Is this set via the share permission??
            The main folder is a shared resource with permissions so that only admins can write and everyone can read. I tried adding the permissions on both the shared resource and the folder, but had no success.

            Originally posted by wullieb1 View Post
            Generally as a rule of thumb i setup shares with Authenticated Users have full control then set the NTFS permissions on folders.
            What's the purpose of having the permissions in 2 places? (I mean the permissions on the shared resource and the folder permissions)

            Or may be I should ask... what's the right way to assign the permissions here? Where should they have total permissions and where not?

            Comment


            • #7
              Re: How to test file permissions

              Well leoh, you got three people saying the same thing.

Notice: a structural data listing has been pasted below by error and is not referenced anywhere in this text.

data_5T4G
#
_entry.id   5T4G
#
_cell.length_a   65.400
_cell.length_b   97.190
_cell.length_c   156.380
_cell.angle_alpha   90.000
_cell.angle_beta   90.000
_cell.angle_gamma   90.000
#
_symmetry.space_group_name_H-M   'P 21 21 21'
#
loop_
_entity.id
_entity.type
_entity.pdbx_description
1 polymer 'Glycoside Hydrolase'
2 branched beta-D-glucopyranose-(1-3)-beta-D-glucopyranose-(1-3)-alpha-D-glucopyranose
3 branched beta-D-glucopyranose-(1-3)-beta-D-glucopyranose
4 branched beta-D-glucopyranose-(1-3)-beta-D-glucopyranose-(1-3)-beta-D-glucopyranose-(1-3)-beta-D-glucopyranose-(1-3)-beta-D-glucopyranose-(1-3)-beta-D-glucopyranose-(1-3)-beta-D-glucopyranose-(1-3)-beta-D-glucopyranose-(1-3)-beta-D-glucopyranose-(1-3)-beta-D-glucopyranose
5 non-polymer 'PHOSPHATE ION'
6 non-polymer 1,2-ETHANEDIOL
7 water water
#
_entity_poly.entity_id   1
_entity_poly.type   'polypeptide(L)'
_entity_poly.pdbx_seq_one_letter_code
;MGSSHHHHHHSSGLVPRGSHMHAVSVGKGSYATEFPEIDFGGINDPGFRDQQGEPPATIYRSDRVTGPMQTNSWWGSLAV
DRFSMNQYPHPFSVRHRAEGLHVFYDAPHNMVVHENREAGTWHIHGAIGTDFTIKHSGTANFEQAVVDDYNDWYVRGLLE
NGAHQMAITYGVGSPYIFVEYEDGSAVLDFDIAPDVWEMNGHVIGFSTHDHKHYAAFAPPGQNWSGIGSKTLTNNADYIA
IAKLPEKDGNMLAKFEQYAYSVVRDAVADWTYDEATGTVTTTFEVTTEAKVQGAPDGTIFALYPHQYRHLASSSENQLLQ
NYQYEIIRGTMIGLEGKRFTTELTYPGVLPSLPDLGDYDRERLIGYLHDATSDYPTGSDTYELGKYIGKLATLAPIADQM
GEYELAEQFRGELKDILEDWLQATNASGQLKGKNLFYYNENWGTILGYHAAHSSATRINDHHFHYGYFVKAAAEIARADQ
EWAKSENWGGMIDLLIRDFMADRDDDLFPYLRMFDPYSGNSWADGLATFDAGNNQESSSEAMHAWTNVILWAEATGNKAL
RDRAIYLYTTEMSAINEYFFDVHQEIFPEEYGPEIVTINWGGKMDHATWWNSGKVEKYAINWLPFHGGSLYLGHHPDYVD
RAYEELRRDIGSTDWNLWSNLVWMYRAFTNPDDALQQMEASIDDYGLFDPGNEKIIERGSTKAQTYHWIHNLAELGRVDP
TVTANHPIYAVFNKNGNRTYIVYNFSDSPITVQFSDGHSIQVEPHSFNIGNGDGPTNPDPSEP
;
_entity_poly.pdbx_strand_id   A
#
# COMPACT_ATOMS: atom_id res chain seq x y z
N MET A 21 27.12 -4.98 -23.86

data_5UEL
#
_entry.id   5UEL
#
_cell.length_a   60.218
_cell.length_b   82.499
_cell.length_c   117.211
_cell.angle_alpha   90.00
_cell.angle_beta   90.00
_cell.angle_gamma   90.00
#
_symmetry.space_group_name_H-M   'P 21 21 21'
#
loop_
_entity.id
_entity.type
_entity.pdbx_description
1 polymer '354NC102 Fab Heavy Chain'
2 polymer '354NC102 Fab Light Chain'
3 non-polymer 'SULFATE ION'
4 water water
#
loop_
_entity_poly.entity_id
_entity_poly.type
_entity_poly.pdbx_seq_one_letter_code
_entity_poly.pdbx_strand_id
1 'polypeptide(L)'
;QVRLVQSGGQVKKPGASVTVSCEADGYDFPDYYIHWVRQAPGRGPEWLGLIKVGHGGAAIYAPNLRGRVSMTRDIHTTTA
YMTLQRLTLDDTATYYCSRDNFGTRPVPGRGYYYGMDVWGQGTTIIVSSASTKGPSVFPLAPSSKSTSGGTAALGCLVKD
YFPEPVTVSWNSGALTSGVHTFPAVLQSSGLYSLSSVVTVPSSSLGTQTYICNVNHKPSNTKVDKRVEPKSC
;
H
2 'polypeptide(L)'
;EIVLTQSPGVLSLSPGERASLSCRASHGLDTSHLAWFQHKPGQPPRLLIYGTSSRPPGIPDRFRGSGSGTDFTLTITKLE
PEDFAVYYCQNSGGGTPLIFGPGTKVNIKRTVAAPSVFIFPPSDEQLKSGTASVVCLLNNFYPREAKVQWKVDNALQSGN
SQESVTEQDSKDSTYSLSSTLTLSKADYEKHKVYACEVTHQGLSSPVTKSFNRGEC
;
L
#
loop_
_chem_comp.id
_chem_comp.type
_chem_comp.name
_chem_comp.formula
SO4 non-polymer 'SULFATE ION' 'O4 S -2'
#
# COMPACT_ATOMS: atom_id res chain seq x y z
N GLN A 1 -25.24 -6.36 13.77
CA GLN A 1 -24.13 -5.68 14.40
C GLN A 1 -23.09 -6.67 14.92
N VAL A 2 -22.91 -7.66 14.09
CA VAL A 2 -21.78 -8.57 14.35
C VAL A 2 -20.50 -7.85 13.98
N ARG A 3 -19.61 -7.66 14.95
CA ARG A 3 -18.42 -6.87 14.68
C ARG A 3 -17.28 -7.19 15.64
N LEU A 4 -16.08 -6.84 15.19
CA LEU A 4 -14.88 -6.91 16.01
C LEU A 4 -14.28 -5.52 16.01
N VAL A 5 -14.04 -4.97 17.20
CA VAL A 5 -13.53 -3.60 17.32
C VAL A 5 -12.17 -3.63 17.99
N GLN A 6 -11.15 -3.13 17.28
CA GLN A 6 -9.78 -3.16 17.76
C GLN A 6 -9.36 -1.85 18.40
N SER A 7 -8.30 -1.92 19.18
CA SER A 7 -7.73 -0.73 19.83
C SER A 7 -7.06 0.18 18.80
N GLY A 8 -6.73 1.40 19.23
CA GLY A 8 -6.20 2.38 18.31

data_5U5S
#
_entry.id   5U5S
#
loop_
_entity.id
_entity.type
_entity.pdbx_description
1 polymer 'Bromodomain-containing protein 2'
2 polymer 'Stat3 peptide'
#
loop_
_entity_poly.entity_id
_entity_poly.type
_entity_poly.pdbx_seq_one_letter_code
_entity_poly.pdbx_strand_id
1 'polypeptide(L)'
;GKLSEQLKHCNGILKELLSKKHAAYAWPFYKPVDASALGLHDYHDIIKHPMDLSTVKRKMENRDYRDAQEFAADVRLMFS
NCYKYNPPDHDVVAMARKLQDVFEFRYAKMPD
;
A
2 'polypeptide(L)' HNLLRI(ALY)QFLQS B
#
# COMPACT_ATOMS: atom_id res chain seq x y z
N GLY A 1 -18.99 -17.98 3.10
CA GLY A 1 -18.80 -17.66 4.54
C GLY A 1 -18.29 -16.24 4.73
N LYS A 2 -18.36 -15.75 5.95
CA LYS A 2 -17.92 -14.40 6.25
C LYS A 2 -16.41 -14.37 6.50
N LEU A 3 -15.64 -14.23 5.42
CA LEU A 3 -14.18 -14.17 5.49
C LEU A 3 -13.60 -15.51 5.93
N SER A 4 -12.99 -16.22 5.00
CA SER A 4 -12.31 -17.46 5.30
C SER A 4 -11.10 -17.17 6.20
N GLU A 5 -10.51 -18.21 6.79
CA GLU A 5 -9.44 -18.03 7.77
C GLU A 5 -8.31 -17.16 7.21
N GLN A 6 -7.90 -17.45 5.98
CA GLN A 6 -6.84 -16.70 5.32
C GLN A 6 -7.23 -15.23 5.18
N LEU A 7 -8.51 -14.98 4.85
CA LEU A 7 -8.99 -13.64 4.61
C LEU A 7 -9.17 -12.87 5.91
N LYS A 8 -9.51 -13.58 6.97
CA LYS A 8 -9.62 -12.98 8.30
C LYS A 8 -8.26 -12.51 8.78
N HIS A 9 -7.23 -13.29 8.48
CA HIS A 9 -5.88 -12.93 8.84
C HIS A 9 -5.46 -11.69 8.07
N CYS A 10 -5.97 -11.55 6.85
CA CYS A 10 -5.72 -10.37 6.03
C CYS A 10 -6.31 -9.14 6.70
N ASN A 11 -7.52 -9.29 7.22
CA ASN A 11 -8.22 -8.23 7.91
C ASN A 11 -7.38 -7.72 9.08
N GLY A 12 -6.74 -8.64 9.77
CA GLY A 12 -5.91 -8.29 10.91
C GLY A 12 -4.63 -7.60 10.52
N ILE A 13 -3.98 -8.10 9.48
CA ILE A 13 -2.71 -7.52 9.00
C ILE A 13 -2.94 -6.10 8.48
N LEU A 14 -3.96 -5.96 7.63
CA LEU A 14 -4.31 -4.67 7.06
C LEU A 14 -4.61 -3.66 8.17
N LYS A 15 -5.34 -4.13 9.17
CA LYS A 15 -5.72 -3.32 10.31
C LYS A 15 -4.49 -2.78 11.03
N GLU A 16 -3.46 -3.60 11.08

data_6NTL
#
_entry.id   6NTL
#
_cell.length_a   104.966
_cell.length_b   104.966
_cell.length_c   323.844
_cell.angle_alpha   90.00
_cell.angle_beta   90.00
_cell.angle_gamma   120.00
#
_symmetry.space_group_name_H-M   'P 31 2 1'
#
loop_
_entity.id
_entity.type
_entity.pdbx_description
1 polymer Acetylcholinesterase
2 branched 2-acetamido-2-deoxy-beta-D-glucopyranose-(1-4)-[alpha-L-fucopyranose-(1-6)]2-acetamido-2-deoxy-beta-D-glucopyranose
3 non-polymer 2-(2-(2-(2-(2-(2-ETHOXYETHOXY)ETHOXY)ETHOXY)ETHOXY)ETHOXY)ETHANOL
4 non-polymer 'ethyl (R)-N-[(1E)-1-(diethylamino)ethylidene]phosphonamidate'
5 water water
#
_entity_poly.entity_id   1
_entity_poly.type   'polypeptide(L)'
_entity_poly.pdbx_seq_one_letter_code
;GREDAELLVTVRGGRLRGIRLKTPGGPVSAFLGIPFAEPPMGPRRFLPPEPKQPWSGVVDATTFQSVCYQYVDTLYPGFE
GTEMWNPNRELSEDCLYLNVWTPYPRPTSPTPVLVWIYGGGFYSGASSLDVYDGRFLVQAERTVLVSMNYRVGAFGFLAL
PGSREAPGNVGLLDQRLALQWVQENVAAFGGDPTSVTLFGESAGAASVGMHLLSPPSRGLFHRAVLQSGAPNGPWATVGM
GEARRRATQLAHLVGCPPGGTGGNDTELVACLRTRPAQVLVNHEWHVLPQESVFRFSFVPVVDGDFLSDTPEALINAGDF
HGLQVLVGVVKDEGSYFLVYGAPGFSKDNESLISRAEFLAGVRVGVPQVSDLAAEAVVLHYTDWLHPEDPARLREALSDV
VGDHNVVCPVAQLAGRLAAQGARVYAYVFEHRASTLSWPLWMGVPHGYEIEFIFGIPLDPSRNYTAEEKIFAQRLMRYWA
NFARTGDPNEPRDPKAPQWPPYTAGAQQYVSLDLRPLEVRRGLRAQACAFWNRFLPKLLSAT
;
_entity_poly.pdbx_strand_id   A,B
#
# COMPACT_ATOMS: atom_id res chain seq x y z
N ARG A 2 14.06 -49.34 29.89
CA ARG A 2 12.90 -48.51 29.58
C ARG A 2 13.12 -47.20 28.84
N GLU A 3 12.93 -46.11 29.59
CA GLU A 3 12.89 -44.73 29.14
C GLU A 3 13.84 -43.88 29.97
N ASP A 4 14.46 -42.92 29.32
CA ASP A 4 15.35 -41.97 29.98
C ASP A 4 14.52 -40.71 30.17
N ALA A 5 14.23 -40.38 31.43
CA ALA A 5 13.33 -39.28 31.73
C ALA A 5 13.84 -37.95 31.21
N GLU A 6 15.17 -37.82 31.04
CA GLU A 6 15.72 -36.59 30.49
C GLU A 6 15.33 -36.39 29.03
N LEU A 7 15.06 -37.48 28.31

Originally posted by PaulH View Post
              Also don't forget also to remove inheritance, by unticking the "allow permissions fromthe parent to propagate..." box in the Advanced section of the security dialog box.
              Paul, permissions are cumulative. You can always add more permissions without having to uncheck Allow permissions from...etc box. You would only need to uncheck this if you're inheriting permissions you don't want to give on the file or folder.
              Regards,
              Jeremy

              Network Consultant/Engineer
              Baltimore - Washington area and beyond
              www.gma-cpa.com

              Comment


              • #8
                Re: How to test file permissions

                Originally posted by leoh View Post
                What's the purpose of having the permissions in 2 places? (I mean the permissions on the shared resource and the folder permissions)

                Or may be I should ask... what's the right way to assign the permissions here? Where should they have total permissions and where not?
                The share permission actually sets the permissions for the share, i.e. Who can actually access the share and who can't.